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Circuit Breaker

Dartboard guarantees bull’s-eye through the power of software, motors, and motion tracking

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Playing darts is tough. Reliably hitting a bull’s-eye requires practice, skill, and some serious hand-eye coordination to pull off, something that can take a lifetime to truly master. Or, you could do what former NASA-engineer-turned-popular-YouTuber Mark Rober did, and build a custom dartboard system that can track a dart through the air and perfectly position itself to let the dart hit a bull’s-eye no matter where it’s thrown, as spotted by Gizmodo. To paraphrase Francis Bacon: if the dart won't come to the bull’s-eye, then the bull’s-eye must go to the dart.

Of course, actually building the perfect automatic dartboard took Rober over three years of work to put together. In the video, Rober describes the two parts to putting the project together: tracking the dark to predict exactly where it will land, and moving the dartboard to be there to catch it.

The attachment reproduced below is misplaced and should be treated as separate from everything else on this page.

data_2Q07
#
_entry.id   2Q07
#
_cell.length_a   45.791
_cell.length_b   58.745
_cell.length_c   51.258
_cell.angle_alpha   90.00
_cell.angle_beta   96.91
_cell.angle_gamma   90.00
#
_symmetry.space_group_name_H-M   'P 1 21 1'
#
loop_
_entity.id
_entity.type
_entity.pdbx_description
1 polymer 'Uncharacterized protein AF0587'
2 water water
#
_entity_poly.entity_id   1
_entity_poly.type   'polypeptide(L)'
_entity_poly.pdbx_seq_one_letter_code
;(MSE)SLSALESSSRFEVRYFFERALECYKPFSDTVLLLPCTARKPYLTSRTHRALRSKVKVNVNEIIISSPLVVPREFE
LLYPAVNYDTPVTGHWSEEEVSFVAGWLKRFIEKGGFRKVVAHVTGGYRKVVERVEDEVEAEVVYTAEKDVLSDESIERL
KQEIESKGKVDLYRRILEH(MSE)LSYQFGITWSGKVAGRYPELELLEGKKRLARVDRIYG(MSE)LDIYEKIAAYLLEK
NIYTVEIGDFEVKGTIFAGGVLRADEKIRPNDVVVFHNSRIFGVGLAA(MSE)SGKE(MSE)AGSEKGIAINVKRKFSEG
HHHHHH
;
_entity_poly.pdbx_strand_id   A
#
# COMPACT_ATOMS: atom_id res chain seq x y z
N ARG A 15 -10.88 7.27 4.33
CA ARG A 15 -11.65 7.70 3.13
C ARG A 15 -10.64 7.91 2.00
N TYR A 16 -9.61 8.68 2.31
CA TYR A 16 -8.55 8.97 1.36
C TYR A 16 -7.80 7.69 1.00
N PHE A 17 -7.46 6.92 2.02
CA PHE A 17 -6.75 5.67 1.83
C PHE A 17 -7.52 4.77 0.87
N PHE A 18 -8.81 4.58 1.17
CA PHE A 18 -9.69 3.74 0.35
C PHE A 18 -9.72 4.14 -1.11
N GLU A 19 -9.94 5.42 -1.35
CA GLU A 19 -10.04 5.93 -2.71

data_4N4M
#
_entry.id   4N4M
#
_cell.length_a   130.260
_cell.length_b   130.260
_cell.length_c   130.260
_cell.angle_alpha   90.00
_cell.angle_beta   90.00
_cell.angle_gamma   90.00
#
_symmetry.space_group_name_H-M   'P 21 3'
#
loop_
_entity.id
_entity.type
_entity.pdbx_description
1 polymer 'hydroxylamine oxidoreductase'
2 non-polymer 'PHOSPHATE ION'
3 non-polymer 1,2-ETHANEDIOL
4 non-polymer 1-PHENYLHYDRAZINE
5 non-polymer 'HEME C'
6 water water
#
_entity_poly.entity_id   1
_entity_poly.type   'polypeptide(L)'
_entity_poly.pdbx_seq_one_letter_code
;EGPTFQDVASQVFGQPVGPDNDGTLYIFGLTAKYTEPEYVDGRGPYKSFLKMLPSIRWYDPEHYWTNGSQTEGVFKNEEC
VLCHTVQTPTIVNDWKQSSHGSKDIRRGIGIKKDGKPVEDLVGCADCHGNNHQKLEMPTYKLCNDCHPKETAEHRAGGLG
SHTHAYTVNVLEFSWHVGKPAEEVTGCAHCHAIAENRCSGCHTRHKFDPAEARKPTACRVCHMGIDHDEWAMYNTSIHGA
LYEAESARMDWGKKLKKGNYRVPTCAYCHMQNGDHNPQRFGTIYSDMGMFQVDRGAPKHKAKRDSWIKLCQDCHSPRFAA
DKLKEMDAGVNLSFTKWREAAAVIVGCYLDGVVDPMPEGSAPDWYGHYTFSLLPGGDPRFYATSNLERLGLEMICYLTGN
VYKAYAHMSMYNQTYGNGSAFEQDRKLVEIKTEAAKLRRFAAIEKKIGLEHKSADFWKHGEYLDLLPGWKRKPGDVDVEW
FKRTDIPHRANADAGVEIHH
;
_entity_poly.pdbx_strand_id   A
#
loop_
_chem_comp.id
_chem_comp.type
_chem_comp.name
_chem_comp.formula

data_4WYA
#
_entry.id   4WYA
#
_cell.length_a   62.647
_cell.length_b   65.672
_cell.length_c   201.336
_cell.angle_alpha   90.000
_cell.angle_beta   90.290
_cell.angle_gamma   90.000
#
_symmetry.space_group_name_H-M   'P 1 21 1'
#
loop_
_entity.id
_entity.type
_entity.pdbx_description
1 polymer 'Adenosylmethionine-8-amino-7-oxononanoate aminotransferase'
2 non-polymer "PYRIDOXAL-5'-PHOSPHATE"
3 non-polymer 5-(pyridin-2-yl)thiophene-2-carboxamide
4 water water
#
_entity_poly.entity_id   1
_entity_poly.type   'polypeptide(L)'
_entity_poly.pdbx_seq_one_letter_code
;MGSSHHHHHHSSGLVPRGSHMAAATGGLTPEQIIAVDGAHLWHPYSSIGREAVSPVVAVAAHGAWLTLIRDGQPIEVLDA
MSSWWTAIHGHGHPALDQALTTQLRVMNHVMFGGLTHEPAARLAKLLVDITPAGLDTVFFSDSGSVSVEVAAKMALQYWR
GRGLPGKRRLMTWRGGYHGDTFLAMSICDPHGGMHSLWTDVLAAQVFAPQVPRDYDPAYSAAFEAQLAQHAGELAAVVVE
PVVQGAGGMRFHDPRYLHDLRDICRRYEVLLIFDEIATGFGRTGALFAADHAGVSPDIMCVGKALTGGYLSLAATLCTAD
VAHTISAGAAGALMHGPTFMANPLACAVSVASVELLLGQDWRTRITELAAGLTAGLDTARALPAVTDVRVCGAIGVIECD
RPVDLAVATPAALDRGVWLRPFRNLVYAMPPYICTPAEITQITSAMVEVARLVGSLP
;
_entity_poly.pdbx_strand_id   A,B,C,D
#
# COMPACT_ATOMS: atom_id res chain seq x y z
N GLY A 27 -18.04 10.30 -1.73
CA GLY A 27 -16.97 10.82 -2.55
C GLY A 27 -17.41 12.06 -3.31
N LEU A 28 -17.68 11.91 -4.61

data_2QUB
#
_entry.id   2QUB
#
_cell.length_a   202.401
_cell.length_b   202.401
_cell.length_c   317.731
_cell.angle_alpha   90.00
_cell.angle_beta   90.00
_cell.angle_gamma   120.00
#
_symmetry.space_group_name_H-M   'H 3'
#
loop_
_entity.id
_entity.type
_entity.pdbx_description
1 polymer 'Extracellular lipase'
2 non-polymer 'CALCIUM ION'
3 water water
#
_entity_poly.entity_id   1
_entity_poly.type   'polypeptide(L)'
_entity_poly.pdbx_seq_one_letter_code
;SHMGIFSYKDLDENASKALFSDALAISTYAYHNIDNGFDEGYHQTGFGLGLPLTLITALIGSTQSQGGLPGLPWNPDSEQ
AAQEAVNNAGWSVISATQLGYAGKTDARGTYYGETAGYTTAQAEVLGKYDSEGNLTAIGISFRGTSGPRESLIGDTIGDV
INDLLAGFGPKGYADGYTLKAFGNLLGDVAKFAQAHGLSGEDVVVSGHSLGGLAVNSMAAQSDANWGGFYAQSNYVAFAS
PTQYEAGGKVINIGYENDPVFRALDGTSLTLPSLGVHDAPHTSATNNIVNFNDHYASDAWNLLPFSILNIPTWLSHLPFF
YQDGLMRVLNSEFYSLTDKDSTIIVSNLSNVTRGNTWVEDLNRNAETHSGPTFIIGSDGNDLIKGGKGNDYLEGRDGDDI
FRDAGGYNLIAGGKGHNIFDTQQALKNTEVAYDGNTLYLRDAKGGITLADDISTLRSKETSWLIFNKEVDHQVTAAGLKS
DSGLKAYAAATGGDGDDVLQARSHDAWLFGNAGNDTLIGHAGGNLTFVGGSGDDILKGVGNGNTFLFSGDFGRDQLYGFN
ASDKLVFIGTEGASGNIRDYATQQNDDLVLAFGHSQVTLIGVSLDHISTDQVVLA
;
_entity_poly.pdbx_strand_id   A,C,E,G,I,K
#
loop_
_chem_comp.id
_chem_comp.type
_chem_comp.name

According to Rober, the average dart throw takes about 400 milliseconds to travel from the regulation throwing distance to the board. In that time, a six-camera Vicon motion capture system tracks the dart using IR LEDs that bounce off tiny retro-reflectors attached to the dart, determining the exact location of the dart in 3D space. Then, using some physics equations, the trajectory of the dart can be calculated to figure out exactly where the dart will hit.

Then, the board needs to move to that location. To accomplish that, the dartboard is on two sliders that allow it to pan anywhere on a 2D plane, using a system of six stepper motors to push and pull it around. Once the bull’s-eye location has been found using the motion tracking system, a connected computer can apply some trigonometry to figure out where the bull’s-eye needs to be, and will then send instructions to the motor to move the board there. The impressive thing is that the system is constantly tracking and updating the prediction — up to 100 times in the less than half a second it has before the dart hits.

If that wasn’t enough, there’s also a joke dart that activates the system in the opposite way: